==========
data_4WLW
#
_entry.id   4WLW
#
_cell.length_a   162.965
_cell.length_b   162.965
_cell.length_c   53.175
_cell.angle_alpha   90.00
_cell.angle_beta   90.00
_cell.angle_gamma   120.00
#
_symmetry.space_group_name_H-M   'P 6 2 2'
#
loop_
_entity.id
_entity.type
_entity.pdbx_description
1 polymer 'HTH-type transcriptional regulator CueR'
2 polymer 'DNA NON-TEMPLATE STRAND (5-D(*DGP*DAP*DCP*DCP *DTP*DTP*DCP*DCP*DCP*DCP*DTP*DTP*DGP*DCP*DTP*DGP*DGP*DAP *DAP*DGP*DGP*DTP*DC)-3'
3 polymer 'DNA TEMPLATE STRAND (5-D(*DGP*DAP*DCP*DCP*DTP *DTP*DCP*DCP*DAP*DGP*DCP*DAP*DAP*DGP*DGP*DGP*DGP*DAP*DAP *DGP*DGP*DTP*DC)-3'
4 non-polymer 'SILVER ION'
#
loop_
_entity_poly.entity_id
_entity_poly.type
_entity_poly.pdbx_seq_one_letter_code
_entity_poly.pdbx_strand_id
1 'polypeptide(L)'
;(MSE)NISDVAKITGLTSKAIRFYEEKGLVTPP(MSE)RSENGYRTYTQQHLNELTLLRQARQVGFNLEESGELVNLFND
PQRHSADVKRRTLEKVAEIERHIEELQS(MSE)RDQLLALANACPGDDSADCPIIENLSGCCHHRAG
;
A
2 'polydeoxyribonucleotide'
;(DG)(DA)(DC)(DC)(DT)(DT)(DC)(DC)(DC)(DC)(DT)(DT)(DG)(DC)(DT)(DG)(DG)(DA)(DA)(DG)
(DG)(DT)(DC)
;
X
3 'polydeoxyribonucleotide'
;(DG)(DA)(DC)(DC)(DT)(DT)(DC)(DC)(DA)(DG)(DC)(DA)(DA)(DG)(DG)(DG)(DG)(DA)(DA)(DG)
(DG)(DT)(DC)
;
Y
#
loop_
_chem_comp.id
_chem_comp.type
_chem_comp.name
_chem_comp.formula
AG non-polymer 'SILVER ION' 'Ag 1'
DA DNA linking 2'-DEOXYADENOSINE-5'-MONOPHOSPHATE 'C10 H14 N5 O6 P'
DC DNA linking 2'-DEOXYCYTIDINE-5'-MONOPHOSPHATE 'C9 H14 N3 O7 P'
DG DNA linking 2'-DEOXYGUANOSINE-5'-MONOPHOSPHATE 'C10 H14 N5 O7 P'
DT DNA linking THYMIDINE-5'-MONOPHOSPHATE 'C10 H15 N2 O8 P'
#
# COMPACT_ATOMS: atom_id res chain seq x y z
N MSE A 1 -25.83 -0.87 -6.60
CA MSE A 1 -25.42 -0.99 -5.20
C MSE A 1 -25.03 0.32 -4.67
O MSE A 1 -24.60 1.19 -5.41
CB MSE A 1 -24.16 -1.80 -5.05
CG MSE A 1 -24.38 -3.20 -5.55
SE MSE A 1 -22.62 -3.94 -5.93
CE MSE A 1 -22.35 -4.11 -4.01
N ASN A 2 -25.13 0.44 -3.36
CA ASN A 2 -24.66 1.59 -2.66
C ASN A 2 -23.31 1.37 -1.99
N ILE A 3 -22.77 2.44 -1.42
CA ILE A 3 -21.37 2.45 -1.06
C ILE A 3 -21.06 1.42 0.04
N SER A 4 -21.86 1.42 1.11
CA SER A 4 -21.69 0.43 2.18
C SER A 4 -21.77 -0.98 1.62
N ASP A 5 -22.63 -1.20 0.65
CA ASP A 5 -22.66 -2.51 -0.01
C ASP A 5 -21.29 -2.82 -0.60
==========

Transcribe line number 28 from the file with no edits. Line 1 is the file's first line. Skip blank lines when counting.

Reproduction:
1 'polypeptide(L)'